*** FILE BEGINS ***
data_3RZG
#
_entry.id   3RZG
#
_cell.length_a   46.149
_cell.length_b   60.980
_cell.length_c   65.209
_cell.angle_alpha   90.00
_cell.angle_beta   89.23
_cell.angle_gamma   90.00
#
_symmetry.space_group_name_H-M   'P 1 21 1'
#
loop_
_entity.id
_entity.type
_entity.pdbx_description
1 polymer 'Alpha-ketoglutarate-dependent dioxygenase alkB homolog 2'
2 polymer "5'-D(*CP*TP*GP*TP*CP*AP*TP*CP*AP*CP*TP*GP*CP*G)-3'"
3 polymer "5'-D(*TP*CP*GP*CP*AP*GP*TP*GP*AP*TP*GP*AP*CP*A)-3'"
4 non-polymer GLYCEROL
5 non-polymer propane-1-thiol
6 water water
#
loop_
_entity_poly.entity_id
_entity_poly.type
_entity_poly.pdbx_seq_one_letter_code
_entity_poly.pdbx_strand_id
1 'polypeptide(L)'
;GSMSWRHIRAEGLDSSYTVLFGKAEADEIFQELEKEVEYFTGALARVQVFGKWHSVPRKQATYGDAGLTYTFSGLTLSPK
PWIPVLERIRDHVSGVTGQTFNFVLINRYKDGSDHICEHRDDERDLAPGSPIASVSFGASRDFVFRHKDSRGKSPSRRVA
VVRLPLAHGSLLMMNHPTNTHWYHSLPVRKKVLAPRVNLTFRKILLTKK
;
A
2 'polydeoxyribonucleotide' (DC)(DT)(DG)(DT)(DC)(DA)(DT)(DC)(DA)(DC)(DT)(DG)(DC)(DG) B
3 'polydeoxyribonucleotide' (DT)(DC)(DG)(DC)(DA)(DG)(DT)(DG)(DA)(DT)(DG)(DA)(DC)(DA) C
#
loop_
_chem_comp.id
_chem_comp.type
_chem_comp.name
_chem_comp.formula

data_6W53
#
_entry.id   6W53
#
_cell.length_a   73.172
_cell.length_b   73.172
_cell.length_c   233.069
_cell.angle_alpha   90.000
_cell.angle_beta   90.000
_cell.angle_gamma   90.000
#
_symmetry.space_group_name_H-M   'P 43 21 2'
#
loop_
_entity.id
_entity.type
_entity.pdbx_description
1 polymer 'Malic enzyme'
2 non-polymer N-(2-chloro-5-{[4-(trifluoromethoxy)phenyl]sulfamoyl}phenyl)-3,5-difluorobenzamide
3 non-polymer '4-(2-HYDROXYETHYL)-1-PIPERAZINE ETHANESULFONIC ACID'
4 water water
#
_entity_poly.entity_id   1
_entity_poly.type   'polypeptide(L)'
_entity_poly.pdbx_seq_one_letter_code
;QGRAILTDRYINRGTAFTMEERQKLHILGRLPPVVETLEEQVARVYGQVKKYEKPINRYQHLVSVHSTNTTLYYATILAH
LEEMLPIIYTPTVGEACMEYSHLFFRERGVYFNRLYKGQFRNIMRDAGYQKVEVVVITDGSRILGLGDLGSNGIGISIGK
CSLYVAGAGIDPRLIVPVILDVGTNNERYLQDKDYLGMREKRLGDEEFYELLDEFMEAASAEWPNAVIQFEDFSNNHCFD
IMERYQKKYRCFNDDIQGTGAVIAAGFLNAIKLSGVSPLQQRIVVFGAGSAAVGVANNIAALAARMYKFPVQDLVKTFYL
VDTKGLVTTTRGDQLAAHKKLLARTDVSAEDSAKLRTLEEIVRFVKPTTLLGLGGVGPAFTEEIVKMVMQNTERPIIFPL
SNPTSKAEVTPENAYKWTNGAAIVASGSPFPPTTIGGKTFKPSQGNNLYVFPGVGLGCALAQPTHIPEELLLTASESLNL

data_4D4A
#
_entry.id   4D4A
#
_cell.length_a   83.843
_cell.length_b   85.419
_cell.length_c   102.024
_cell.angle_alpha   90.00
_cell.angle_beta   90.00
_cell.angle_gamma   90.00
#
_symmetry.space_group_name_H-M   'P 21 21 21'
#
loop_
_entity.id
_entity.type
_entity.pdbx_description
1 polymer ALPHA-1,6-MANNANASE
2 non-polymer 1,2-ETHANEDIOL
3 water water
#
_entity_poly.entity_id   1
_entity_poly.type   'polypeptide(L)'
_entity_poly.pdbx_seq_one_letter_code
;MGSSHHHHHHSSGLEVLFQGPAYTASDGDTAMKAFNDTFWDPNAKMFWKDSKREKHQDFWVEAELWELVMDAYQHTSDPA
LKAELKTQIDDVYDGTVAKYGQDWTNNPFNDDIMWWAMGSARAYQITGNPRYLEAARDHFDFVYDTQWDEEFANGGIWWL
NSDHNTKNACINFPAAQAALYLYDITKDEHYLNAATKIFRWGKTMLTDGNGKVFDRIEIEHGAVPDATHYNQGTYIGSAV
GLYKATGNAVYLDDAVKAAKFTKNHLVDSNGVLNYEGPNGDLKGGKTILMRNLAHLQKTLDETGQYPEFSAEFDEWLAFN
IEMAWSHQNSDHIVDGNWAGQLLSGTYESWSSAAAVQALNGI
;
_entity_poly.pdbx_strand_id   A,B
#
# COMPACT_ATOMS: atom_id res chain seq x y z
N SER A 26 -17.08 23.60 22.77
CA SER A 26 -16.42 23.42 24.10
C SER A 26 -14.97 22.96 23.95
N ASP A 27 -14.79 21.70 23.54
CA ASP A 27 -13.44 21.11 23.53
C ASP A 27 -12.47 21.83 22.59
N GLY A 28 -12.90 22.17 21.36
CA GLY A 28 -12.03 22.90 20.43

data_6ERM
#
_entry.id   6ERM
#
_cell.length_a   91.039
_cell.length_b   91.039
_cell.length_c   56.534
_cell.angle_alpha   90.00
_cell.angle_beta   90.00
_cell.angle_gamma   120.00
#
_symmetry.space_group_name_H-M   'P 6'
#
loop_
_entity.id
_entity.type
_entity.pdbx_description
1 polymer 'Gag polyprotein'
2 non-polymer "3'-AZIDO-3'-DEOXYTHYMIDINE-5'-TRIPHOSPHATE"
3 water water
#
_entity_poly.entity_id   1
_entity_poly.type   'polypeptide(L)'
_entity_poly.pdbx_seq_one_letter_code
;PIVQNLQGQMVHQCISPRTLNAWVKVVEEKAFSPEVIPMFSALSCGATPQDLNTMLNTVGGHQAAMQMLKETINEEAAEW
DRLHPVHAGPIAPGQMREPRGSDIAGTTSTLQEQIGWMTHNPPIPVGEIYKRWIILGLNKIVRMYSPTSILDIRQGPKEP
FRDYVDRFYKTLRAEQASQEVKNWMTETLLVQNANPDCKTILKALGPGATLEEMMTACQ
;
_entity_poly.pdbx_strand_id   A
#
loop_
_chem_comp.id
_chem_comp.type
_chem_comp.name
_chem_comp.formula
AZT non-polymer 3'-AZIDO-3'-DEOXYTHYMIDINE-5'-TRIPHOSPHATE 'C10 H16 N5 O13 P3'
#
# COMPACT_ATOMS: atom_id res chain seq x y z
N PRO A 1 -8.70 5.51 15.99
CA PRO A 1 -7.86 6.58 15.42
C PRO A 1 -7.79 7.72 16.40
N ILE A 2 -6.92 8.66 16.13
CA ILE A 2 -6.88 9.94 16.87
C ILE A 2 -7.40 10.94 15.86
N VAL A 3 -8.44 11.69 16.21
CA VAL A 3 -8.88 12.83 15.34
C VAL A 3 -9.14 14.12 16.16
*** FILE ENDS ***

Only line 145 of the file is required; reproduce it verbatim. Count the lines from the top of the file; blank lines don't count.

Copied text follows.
#